June: Biking Home After a Workout at the Club

This is a great title. The expository information gives us date, place, and reason. Now we wait for the rest of the poem to unfold. -Heather Bulliss, age 21

Over my goose neck and half a block away--
geese: eight or nine goslings and three
adults, taking their time crossing

Evans’ language is fascinating and is perhaps the strongest aspect of his poetry. Here, he writes “taking their time,” a phrase that reads as very conversational, very easy for the reader to understand, but in the next line he writes, “I was inhabiting.” “Inhabiting” just isn’t a word usually used in regular conversation, and the juxtaposition of the two types of diction create a tension not in the meaning of the words, but in their sound on the page. -Heather Bulliss

the sidewalk I was inhabiting. I know
their instinct of scooting off when they
see something coming (as crows flap away
from road-kill when a car is approaching)--
but not these geese...

This is such a simple, yet effective way of letting the reader know that something humorous and out of the ordinary is ahead. -Sarah Branz, age 20

 
within 40 feet, the big ones raised their heads
high, puffed themselves up with spread wings
and hissed; I squeezed my brakes a little,
thinking they'd hurry away, but within
20 feet they charged my wheels,

This countdown creates suspense. -Heather Bulliss

forcing me off the sidewalk onto
the grass, off the curb and into the street,

These first two stanzas are so enjoyable because of how the poet experiences the life of a goose for a few moments. The threat of oncoming traffic creates a feeling of empathy for both the poet and the geese, adding a great deal of meaning to the final line of the poem. -Rian Bosse, age 23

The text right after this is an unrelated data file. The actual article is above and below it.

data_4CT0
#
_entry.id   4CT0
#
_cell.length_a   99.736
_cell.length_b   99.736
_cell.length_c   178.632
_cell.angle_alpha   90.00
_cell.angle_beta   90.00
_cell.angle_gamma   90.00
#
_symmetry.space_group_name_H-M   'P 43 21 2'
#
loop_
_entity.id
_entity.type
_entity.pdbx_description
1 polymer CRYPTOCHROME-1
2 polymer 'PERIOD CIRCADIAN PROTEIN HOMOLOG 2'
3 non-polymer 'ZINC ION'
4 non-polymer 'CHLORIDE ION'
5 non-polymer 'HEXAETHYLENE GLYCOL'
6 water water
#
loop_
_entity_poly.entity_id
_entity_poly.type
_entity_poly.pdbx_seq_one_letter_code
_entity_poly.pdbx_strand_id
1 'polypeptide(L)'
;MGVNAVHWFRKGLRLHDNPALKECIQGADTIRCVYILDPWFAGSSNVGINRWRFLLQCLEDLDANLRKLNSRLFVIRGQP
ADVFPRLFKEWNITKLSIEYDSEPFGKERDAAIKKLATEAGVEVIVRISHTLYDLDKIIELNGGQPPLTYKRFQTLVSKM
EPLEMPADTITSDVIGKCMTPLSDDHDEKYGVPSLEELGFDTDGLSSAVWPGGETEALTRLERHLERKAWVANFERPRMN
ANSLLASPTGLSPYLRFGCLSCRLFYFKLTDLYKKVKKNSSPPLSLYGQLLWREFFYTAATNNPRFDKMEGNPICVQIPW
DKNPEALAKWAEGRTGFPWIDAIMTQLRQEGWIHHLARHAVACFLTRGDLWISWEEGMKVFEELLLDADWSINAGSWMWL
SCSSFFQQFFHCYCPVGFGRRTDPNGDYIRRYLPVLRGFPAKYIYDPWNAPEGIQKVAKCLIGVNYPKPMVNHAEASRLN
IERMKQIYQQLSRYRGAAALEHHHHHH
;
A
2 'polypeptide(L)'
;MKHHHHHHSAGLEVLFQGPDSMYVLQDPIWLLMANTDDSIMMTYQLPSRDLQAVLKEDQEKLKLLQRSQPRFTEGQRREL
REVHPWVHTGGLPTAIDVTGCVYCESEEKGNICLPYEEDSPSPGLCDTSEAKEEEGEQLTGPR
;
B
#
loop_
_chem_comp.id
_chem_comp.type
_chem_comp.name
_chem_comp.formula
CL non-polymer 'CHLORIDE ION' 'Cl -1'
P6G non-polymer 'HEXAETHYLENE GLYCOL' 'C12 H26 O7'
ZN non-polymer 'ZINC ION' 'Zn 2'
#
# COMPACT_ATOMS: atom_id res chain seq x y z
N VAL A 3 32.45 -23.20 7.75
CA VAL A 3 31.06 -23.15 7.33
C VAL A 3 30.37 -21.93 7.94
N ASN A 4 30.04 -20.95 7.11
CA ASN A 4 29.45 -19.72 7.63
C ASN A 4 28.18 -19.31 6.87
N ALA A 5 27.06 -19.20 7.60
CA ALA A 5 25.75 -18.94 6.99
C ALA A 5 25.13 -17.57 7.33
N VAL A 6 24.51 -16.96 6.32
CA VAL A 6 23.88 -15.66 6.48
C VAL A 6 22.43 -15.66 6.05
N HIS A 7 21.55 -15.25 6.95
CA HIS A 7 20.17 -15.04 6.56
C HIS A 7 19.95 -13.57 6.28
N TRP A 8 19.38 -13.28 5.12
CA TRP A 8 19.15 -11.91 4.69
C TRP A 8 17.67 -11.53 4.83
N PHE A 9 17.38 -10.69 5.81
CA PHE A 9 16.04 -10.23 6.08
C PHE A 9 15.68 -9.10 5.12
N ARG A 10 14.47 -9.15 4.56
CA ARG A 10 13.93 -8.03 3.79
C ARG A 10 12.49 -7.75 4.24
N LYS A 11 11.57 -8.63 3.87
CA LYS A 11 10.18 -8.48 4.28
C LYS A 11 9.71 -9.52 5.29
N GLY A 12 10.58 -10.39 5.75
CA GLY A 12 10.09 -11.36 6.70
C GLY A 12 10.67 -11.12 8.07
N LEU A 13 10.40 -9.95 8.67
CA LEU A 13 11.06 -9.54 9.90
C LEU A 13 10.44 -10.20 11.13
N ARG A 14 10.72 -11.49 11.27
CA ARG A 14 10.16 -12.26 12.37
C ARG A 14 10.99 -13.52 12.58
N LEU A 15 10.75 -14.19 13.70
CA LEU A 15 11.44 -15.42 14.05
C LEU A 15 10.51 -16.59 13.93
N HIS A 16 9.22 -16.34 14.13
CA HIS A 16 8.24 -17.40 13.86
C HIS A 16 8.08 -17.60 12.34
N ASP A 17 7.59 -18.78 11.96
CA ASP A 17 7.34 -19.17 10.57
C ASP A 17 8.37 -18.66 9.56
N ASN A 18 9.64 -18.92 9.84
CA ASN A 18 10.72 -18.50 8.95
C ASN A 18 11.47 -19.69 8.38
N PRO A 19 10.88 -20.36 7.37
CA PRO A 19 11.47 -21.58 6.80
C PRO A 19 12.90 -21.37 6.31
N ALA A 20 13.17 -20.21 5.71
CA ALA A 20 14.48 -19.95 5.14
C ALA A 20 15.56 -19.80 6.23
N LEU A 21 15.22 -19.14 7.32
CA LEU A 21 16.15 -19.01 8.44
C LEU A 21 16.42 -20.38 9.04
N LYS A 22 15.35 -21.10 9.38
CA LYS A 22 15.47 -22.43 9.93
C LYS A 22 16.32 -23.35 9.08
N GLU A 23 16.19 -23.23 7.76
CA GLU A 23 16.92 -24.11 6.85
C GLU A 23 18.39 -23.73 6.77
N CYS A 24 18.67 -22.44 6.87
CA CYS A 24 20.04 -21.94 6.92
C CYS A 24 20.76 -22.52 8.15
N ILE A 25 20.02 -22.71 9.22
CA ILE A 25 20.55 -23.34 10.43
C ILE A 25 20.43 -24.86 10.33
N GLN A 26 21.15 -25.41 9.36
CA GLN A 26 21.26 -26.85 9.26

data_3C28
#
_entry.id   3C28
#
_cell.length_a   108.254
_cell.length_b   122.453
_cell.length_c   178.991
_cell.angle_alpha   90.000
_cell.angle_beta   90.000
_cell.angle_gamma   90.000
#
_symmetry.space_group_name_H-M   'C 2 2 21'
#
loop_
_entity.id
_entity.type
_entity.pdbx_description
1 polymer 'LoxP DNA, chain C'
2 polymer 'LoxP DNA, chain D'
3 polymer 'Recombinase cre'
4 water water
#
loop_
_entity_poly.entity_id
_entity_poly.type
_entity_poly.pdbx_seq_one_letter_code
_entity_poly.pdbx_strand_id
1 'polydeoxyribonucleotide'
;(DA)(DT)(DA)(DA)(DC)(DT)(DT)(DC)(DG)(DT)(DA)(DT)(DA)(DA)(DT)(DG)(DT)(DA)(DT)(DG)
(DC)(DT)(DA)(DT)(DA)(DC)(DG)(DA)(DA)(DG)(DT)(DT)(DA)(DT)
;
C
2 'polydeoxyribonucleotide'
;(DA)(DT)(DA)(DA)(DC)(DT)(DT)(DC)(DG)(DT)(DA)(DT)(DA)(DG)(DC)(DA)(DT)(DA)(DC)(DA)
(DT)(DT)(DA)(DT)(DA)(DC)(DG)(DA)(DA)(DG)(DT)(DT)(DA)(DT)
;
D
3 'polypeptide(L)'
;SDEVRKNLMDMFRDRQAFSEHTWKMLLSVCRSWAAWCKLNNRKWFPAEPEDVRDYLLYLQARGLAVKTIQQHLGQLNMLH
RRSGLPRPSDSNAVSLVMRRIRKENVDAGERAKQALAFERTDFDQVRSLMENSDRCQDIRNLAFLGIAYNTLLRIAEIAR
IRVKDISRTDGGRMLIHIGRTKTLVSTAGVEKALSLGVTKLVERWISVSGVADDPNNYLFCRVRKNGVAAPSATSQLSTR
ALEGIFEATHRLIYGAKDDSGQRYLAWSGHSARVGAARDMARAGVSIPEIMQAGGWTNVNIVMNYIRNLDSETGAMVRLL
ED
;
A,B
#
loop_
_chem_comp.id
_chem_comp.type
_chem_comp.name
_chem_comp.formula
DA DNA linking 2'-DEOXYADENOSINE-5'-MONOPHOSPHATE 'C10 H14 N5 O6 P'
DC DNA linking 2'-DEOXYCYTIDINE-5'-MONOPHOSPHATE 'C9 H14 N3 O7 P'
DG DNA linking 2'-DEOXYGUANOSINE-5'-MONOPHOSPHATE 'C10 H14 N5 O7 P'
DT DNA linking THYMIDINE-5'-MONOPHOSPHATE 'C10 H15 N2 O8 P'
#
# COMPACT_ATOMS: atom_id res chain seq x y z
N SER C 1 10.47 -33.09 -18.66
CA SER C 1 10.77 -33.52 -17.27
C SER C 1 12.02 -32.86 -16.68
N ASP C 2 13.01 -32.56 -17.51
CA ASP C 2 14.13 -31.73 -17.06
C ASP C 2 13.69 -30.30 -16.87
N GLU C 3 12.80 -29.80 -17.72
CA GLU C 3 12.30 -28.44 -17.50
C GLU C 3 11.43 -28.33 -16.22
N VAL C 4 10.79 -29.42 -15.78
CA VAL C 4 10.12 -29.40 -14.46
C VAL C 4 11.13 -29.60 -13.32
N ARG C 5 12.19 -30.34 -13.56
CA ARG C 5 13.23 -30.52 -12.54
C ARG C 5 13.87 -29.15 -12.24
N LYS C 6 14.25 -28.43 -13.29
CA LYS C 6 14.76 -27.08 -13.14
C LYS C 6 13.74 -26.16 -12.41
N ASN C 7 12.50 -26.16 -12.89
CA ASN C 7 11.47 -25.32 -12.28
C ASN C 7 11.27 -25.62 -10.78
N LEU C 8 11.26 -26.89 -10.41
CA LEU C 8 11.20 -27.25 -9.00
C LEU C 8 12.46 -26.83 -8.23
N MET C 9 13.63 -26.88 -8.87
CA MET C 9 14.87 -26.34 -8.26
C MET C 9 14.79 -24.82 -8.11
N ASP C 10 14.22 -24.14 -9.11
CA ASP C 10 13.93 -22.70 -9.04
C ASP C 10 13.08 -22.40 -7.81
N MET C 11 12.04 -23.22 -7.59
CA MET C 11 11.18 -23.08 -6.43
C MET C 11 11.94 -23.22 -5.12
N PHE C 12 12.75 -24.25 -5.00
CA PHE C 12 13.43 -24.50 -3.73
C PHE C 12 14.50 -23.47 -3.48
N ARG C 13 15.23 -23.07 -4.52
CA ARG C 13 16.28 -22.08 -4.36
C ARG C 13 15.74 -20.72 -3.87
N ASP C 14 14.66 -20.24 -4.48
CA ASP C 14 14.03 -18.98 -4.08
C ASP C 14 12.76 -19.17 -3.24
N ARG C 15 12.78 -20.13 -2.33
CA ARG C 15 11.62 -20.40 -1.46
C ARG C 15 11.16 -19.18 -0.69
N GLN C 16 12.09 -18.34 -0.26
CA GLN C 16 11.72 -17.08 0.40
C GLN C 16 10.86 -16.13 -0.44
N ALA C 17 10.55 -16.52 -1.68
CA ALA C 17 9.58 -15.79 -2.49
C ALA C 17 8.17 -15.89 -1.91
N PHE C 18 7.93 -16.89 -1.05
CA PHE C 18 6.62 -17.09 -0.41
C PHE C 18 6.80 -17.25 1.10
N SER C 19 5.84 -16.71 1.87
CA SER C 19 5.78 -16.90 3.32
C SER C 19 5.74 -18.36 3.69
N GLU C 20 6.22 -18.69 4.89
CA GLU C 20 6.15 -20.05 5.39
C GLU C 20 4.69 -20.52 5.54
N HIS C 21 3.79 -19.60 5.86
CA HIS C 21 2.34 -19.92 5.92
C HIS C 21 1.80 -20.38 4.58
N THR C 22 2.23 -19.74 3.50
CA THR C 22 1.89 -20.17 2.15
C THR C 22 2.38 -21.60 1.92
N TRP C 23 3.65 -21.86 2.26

where a pickup driven by a guy talking
on his cell phone with a pissed-off
look and shaking his head
just missed me...

I find it interesting that the author ends every stanza with an ellipse, letting the reader truly travel with him in his journey. -Rachel McGuinness, age 20

 
I hugged the curb with a quickened heartbeat
for the next six or seven bike lengths--
hating geese and pickup trucks--
then jumped my front wheel back over
the curb and onto the sidewalk...

The dashes and ellipsis provide a very controlled rhythm, as if the narrator is thinking back on this situation and telling the story right this moment, giving him a very 3-dimensional quality. -Sarah Branz
Evans uses four dashes and three ellipses throughout the poem. They serve as transitions, allow Evans to skip over pieces of time. But they also create a sound and rhythm, perhaps that of the speaker trying to catch his breath. -Heather Bulliss

 
by the time I turned onto the trail along
the river two blocks later, I was feeling
glad, after all, that for at least a few
moments that day, part of a city sidewalk
was owned by creatures other than
the ones who built it.

  My favorite part about this poem is how Evans takes a small detail that only lasted for a few moments and draws something important from it.  The narrator observes that humans do not own everything just because they build it; the world belongs to more than just us, and creatures like geese have just as much right to it as we do. Although his first reaction is anger, he eventually sees the humor in the situations and appreciates being put in his place by this small encounter, which is a mindset that more people ought to have. It is important to learn from the small moments. -Laura Crouch, age 20
Wow. This ending is so unexpected. Prior to this moment, we are led to believe the speaker hates the geese, but here, we get to the heart of the poem, the thing the poem is really about. It’s not just about geese chasing someone off the sidewalk. It’s about geese chasing someone off the sidewalk because they should. -Heather Bulliss
Through the 3rd Eye was supported in its inception by the Grand Rapids Humanities Council and is currently made possible by continued volunteer effort and private support. Copyright 2013.